Ghosn: Yes, there are people who feel that it is immoral and unethical to make millions. It’s a cultural issue. If you were to go to the U.S. and become the head of General Motors and you made only $16 million, people there would call you an idiot. The predecessor earned $25 million, so everyone expects you to make at least $25 million. More would be even better. It’s the same if you go to China. It’s neither good nor bad, they’re just different cultures.
DER SPIEGEL: Even if the courts do declare your innocence, won’t you still bear some culpability? Should you have acted differently?
Ghosn: There are things that are legal and things that are not. That’s business. But morals are personal. There are different ways of looking at it. When I think about what I should have done differently, there were lots of people I trusted who I shouldn’t have trusted. I should have been more ruthless, harder. There are people I should have gotten rid of when they made bad decisions – at Nissan and at Renault. But I kept them at the company and they turned on me. I had a lot of empathy for people and I paid dearly for that.
Carlos Ghosn’s grandfather once traveled from the mountains to Beirut by foot. He could barely read, he had little money and could only speak Arabic. He boarded a ship to Rio de Janeiro, went into the jungle and made his fortune with rubber, which was used to make tires for cars.
His grandson Carlos Ghosn is fond of talking about his grandfather and about his own successes. But there’s one thing he has remained silent about his entire life: When he came to Lebanon from Brazil with his mother at the age of six, his father, Georges Ghosn, was sentenced to death. French journalists Régis Arnaud and Yann Rousseau researched the 1960 case in the archives of a Lebanese newspaper and the press coverage states that Ghosn’s father, a businessman and merchant, was involved in the killing of a priest after their arrival in the country. At the time, priests were used as messengers to deliver gold or diamonds inconspicuously to buyers. There had apparently been a dispute over money that the priest owed Ghosn’s father after a diamond deal. It was a big case in Lebanon and the accusations turned into front-page news. The case is an open secret in Beirut, but the international press hasn’t reported on it for decades.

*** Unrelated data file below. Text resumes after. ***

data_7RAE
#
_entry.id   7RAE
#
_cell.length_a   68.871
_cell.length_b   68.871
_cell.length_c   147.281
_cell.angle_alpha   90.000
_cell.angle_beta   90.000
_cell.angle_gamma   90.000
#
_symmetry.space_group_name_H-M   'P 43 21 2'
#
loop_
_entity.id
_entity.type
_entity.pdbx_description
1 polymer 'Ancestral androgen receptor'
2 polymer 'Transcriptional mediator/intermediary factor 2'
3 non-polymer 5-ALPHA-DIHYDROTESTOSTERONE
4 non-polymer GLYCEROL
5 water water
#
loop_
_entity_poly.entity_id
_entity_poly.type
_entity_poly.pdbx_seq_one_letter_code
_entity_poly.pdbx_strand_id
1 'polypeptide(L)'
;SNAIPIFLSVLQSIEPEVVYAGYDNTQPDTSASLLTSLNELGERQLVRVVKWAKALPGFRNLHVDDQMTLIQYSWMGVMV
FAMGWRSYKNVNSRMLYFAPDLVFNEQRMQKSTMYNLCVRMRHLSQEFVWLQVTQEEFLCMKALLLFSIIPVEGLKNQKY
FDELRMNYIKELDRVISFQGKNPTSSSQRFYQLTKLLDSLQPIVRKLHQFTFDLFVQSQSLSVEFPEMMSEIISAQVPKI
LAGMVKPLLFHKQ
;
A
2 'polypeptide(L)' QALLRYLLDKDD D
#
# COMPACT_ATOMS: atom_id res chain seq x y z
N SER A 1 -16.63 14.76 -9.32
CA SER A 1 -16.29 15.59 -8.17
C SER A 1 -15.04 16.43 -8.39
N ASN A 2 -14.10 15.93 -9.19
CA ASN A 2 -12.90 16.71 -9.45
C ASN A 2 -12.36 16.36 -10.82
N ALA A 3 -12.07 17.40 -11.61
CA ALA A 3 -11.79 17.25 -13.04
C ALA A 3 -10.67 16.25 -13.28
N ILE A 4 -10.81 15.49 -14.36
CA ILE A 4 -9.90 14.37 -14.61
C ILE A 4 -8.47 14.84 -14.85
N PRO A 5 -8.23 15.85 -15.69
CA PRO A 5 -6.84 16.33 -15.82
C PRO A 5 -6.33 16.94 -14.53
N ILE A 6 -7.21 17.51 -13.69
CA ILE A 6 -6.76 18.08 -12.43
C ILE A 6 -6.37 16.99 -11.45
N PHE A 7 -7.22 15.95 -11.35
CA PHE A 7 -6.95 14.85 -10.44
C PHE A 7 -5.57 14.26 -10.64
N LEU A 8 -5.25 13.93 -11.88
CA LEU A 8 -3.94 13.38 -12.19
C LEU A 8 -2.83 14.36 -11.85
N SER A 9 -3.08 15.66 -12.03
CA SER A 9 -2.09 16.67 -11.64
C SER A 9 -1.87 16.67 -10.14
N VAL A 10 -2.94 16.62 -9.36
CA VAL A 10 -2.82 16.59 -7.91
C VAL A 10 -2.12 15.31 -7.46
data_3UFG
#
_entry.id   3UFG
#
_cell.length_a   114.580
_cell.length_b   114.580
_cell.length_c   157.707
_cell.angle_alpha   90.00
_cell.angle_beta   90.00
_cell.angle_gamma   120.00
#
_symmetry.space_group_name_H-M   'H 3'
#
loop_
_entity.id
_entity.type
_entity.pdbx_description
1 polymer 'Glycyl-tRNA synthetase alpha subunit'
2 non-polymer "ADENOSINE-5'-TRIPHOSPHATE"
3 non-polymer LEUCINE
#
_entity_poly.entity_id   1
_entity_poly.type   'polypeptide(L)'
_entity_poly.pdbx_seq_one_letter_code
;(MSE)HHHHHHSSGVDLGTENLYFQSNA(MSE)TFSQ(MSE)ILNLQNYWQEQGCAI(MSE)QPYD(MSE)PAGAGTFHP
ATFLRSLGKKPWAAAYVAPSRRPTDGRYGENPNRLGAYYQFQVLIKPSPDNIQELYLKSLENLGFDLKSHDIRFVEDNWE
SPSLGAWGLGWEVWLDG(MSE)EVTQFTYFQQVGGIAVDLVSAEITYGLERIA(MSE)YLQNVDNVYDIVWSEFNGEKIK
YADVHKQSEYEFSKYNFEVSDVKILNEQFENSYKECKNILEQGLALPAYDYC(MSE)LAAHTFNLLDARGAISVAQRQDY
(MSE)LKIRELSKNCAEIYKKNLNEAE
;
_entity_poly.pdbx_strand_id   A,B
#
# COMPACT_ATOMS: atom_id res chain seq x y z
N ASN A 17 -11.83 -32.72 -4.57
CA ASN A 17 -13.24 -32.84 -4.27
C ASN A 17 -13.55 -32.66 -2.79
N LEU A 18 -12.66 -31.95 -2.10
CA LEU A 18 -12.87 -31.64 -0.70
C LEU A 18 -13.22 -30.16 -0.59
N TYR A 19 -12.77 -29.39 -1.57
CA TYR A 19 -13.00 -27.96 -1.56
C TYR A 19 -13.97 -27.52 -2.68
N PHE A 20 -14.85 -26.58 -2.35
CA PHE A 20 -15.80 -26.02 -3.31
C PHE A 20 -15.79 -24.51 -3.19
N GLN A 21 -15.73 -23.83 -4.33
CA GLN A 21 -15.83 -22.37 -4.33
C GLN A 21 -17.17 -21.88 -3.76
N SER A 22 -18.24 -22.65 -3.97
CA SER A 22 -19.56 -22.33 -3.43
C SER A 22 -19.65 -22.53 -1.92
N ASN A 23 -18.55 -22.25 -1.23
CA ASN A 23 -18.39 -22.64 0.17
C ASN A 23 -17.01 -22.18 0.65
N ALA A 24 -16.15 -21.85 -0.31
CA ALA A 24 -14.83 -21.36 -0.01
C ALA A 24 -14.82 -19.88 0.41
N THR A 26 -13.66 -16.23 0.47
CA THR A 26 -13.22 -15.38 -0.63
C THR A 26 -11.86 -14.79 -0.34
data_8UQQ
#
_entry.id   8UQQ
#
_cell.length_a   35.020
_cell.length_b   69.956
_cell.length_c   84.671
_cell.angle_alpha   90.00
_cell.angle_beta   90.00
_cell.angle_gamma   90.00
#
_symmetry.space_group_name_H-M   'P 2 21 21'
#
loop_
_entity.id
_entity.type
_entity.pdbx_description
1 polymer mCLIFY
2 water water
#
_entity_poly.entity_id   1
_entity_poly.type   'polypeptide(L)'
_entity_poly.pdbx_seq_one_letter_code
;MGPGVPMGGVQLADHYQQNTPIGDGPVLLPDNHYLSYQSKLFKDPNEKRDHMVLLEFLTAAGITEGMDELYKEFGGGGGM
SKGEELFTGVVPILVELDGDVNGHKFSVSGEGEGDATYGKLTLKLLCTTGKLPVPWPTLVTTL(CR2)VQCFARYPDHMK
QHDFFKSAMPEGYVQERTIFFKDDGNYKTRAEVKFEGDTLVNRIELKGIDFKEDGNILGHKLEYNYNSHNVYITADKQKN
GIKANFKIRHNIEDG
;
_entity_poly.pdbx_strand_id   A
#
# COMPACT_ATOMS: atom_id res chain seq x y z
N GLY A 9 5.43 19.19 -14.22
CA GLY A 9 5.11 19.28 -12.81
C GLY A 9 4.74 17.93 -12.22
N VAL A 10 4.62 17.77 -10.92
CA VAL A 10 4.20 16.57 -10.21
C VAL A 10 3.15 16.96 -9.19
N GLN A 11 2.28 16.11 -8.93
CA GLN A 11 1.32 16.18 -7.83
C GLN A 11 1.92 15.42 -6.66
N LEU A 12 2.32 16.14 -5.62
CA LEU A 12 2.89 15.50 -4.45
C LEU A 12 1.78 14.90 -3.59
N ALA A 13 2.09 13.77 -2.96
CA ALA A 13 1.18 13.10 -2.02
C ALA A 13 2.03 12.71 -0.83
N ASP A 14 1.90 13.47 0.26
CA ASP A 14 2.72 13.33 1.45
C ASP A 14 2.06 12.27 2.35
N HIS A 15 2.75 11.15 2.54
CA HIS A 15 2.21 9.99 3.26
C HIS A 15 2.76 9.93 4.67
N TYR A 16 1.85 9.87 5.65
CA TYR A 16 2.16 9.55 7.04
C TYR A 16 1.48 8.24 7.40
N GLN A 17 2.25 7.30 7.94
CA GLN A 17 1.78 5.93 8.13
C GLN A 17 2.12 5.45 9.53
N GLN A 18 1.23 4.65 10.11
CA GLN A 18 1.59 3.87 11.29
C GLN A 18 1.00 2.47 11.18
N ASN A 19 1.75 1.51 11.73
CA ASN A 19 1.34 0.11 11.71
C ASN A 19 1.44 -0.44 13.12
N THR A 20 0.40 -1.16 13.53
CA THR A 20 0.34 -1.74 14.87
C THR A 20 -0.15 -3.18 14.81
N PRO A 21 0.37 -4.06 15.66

It can’t be proven beyond doubt whether Georges Ghosn really killed the priest. He attempted to escape from prison twice, and his death sentence was later commuted. But Carlos Ghosn’s French biographers say he has always had to fight for recognition by the Lebanese elite as the result of this blemish in his family history. He has invested millions in Lebanon, he has met with the rich and powerful, he has influential friends and he’s close to the president.
DER SPIEGEL: What will you do now? How do you imagine your future?
Ghosn: I have many job offers, but I am going to clear my name first. Then, I am going to hold each of my opponents accountable. I’ll sue Renault and Nissan for the shares they owe me and my severance pay and bonus. There’s over $15 million at stake.
DER SPIEGEL: In your memoir, you describe the Lebanon of your youth, Beirut in the 1960s, as a sunny paradise. Today, the country is on the brink of national bankruptcy and unemployment stands at 35 percent. You have been mentioned as a candidate to become economics minister.
Ghosn: Lebanon could be a much more prosperous country. But I won’t play any political role here and I’m not looking for a job. But I would be willing to volunteer and share my experience. I can help anyone who is seeking advice. I see a lot of potential here.
DER SPIEGEL: The French media say that you fear of prison and that the reason for your ambition is also due to the fact that your father spent so much time in prison. He was put on trial for murder here in Beirut and was convicted.
Ghosn: I’m not going to talk about my father, who died 20 years ago. That’s a personal thing. I was always someone who was different. I was curious. I like cars. I don't know if I was ambitious as a kid. I never thought I would end up as the CEO of a big company. But I always wanted to live life to the fullest. I wanted to make a difference.